MBA Remains Positive for Private Equity

by Geoff on March 12, 2015

One question that many private equity and venture capital professionals are faced with is whether or not to pursue further graduate level education. From a purely financial standpoint, individuals must weigh the costs of MBA programs and the future compensation advantages they may generate. But the decision is not purely financial. Professionals also must way the value of a new network for finding exciting opportunities, and the personal development gained along the way.

From the financial angle, our 2015 Private Equity and Venture Capital Compensation Report did find an advantage for MBA holders when it came to total compensation. In 2013, respondents with an MBA indicated they earned 19 percent more than their non-MBA peers. However, in the most recent survey, we saw this gap narrow to only 12 percent.

PE 2014 average comp

An interesting trend that we’ve noted in the past is that the gap in compensation is driven more by base compensation than it is by bonuses. One possible driver of this differential in base compensation may be that those with MBAs have greater access to the best positions through their well-developed networks. In addition, the credential may open up more senior level positions where base compensation is stronger, depending on the firm and individual’s experience. However this year, we saw that gap close among our survey respondents. In a stronger job market, the MBA may hold less of an advantage than what seemed to exist in leaner times where every possible edge was necessary to land top roles.

On the other hand, however, bonuses have been are largely comparable between those with and without an MBA for some time. Bonuses are driven largely by firm and individual performance. While an MBA may have some additional developed skills through their education, this may not be enough to dramatically tip the scales when it comes to bonuses. MBAs did earn higher bonuses than their non-MBA peers in 2014, both in nominal dollars and as a percentage of total compensation. Relative to total pay, however, the advantage was marginal.

Of course, pursuing an MBA to further one’s career in Private Equity or Venture Capital comes at a high cost. Top MBA programs can run about one-hundred thousand dollars, not including foregone earnings, so future graduates must be confident in their ability to land a role that can pay for this investment upon graduation. In many cases, this isn’t the reality, leaving the benefits of the MBA more intangible to some graduates.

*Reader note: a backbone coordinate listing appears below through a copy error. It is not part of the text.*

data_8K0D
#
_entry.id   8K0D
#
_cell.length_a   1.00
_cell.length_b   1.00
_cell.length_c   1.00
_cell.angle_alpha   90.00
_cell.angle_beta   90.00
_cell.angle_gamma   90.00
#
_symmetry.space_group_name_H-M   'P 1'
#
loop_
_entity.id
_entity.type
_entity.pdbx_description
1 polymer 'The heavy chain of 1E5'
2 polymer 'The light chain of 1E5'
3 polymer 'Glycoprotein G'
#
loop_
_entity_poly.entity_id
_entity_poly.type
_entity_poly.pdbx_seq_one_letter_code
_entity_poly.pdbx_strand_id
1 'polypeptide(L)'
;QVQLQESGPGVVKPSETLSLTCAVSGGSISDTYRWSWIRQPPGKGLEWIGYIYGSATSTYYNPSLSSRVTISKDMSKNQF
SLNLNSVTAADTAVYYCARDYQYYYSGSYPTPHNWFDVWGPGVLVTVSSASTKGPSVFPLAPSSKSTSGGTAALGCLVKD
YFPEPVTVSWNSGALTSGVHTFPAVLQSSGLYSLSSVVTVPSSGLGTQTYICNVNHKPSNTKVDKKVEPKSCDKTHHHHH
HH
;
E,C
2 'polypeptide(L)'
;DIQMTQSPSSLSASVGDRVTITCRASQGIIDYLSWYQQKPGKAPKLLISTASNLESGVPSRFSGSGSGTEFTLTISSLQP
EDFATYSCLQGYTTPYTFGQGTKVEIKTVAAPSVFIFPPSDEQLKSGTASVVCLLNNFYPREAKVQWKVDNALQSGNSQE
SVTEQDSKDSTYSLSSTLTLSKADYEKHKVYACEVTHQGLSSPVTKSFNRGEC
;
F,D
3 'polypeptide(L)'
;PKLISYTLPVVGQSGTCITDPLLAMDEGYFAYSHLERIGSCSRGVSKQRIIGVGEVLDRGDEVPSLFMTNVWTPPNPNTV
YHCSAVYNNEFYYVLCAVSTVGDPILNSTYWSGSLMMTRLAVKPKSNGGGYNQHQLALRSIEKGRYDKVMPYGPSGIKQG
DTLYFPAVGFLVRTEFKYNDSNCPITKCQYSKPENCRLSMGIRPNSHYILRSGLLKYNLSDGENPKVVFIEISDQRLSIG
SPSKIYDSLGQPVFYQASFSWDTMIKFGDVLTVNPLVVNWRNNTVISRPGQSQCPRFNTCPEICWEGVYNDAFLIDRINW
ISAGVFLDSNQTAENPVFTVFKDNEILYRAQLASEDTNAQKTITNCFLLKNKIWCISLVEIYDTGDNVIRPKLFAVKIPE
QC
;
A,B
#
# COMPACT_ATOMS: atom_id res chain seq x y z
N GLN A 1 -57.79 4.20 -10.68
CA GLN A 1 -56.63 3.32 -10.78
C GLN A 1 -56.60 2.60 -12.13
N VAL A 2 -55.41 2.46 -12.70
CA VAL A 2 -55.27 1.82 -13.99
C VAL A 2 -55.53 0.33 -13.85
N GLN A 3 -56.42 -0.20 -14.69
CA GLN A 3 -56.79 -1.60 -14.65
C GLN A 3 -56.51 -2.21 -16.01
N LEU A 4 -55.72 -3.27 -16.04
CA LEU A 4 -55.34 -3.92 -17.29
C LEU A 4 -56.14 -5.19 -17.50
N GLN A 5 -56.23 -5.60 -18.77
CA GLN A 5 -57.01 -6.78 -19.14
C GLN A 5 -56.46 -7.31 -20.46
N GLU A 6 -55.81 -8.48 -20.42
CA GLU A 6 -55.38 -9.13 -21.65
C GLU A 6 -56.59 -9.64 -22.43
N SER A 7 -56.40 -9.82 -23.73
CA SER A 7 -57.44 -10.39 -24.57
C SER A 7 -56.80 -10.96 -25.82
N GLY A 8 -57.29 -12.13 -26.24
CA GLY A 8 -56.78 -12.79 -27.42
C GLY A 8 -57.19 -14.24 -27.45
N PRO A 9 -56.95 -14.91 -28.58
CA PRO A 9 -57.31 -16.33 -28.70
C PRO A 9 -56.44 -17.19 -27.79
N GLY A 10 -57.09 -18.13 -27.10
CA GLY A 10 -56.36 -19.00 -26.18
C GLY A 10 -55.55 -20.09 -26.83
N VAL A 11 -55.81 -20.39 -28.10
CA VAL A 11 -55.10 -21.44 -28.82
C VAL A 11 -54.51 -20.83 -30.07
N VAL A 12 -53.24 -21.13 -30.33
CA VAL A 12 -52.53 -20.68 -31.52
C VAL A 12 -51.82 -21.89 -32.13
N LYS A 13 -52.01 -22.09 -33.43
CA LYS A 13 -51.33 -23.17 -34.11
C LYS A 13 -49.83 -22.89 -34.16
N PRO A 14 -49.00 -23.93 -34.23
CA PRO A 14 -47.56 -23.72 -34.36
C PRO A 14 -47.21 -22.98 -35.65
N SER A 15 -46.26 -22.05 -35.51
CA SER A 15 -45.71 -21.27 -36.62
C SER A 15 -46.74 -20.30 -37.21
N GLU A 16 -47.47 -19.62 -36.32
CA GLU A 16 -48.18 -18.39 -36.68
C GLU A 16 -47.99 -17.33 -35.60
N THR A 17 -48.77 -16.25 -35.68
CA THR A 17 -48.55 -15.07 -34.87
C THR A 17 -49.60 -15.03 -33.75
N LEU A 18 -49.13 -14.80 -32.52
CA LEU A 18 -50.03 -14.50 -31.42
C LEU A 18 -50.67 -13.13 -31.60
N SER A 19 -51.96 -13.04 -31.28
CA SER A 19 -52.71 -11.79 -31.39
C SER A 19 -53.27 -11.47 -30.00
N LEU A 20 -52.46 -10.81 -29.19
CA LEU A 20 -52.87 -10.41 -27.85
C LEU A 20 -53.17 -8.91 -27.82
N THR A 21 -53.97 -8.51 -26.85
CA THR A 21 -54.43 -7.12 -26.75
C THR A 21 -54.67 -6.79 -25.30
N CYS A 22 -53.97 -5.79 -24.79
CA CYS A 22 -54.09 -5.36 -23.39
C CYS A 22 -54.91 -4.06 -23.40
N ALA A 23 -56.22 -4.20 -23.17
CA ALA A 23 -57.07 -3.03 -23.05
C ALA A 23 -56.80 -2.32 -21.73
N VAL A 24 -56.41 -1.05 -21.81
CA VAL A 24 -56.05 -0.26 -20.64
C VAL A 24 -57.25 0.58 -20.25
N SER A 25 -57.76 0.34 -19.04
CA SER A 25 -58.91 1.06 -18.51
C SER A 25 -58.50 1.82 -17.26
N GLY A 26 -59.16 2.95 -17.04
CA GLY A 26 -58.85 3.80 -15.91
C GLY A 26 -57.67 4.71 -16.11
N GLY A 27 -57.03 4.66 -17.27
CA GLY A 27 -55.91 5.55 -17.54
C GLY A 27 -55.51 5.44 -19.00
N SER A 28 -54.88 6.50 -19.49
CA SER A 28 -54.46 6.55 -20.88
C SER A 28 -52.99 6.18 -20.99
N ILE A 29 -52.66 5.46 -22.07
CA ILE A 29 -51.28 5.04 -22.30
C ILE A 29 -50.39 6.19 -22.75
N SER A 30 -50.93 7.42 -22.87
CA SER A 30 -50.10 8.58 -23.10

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Many professionals in the private equity and venture capital industry wonder whether a potential move to a larger or smaller firm may result in higher compensation. According to the latest results from our 2015 Private Equity and Venture Capital Compensation Report, the overall difference in compensation in 2014 between firm sizes is marginal at best. However, this has not always been the case, and different compensation levels between firm sizes have been noted in previous reports.

Looking at our 2014 data, those working at firms with between 50 to 99 employees tended to earn the highest total compensation. However, these same professionals did not earn the highest salaries, which were reserved for those at firms with 10 to 24 employees. As firm size increased, we saw notable bonus compensation increases offset somewhat by a decline in base compensation. The one exception to this trend was compensation at the largest firms, with over 100 employees. In this example, we found that total compensation was lower than mid-size peers in both bonuses and base pay.

PE 2014 comp by firm size

In the past, we noted a stronger U-shape to the profile of total compensation by firm size. Those working at the smallest and largest firms tended to earn the highest compensation, while those at mid-size firms earned the least. This was partially explained by the reality that those at the smallest firms often have to wear many hats and carry a variety of responsibilities, while those at the largest firms benefited from the most stable client revenue streams, allowing their firms to offer higher total compensation.

The robust job market, which we have seen continue to strengthen in our survey results, is a key contributing factor to the flattening of the compensation profile by firm size. When high performing employees have the ability to jump ship to other firms, it forces all players to be more competitive in their total compensation offerings in order to retain their top talent.

Another factor in increasing pay equity across different firm sizes may be the additional transparency when it comes to compensation in the industry. Reports such as ours, and other data sources, allow professionals to better negotiate their pay within industry norms. On the flip side, companies are also better informed in offering pay packages within the ranges.

As long as we continue to experience a robust market, this trend is likely to continue in 2015. With both professionals and firms having better access to compensation data, and job opportunities aplenty, parity among firm sizes in compensation may be a trend that is here to stay, at least for the medium term.


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